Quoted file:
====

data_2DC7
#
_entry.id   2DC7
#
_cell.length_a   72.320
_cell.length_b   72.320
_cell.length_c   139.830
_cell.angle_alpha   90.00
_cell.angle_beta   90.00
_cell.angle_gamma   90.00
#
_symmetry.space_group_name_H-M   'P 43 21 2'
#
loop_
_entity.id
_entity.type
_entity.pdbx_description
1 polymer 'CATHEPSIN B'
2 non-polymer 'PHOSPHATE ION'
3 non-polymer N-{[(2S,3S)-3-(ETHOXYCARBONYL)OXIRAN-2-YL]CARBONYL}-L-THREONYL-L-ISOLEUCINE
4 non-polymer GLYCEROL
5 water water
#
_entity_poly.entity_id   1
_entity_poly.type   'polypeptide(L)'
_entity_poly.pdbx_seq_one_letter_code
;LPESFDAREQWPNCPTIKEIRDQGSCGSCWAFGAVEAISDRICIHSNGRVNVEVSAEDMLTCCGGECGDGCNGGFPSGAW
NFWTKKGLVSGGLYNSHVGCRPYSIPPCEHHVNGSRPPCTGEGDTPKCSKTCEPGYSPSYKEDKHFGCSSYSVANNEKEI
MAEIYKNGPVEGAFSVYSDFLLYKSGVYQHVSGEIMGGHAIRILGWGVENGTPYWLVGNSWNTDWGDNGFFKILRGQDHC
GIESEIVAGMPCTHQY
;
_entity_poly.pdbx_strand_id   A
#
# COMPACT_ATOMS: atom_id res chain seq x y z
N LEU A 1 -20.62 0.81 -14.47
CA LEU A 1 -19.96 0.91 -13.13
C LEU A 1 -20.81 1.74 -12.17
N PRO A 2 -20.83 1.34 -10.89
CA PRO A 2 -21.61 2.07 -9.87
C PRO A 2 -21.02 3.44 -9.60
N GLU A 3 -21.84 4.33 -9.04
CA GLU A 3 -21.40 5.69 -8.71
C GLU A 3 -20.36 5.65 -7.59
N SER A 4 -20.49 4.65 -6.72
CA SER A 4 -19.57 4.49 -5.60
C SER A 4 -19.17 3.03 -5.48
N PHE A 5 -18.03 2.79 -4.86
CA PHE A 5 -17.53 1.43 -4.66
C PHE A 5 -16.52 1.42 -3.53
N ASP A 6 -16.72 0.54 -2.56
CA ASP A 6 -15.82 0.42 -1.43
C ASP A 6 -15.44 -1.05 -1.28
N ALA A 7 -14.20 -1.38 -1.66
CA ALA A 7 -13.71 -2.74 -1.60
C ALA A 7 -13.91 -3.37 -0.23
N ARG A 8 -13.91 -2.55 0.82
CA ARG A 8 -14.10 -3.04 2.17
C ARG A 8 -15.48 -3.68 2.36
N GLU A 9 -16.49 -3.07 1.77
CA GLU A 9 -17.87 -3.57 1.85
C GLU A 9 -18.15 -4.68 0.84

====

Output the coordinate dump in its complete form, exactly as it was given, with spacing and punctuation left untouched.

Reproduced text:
data_2DC7
#
_entry.id   2DC7
#
_cell.length_a   72.320
_cell.length_b   72.320
_cell.length_c   139.830
_cell.angle_alpha   90.00
_cell.angle_beta   90.00
_cell.angle_gamma   90.00
#
_symmetry.space_group_name_H-M   'P 43 21 2'
#
loop_
_entity.id
_entity.type
_entity.pdbx_description
1 polymer 'CATHEPSIN B'
2 non-polymer 'PHOSPHATE ION'
3 non-polymer N-{[(2S,3S)-3-(ETHOXYCARBONYL)OXIRAN-2-YL]CARBONYL}-L-THREONYL-L-ISOLEUCINE
4 non-polymer GLYCEROL
5 water water
#
_entity_poly.entity_id   1
_entity_poly.type   'polypeptide(L)'
_entity_poly.pdbx_seq_one_letter_code
;LPESFDAREQWPNCPTIKEIRDQGSCGSCWAFGAVEAISDRICIHSNGRVNVEVSAEDMLTCCGGECGDGCNGGFPSGAW
NFWTKKGLVSGGLYNSHVGCRPYSIPPCEHHVNGSRPPCTGEGDTPKCSKTCEPGYSPSYKEDKHFGCSSYSVANNEKEI
MAEIYKNGPVEGAFSVYSDFLLYKSGVYQHVSGEIMGGHAIRILGWGVENGTPYWLVGNSWNTDWGDNGFFKILRGQDHC
GIESEIVAGMPCTHQY
;
_entity_poly.pdbx_strand_id   A
#
# COMPACT_ATOMS: atom_id res chain seq x y z
N LEU A 1 -20.62 0.81 -14.47
CA LEU A 1 -19.96 0.91 -13.13
C LEU A 1 -20.81 1.74 -12.17
N PRO A 2 -20.83 1.34 -10.89
CA PRO A 2 -21.61 2.07 -9.87
C PRO A 2 -21.02 3.44 -9.60
N GLU A 3 -21.84 4.33 -9.04
CA GLU A 3 -21.40 5.69 -8.71
C GLU A 3 -20.36 5.65 -7.59
N SER A 4 -20.49 4.65 -6.72
CA SER A 4 -19.57 4.49 -5.60
C SER A 4 -19.17 3.03 -5.48
N PHE A 5 -18.03 2.79 -4.86
CA PHE A 5 -17.53 1.43 -4.66
C PHE A 5 -16.52 1.42 -3.53
N ASP A 6 -16.72 0.54 -2.56
CA ASP A 6 -15.82 0.42 -1.43
C ASP A 6 -15.44 -1.05 -1.28
N ALA A 7 -14.20 -1.38 -1.66
CA ALA A 7 -13.71 -2.74 -1.60
C ALA A 7 -13.91 -3.37 -0.23
N ARG A 8 -13.91 -2.55 0.82
CA ARG A 8 -14.10 -3.04 2.17
C ARG A 8 -15.48 -3.68 2.36
N GLU A 9 -16.49 -3.07 1.77
CA GLU A 9 -17.87 -3.57 1.85
C GLU A 9 -18.15 -4.68 0.84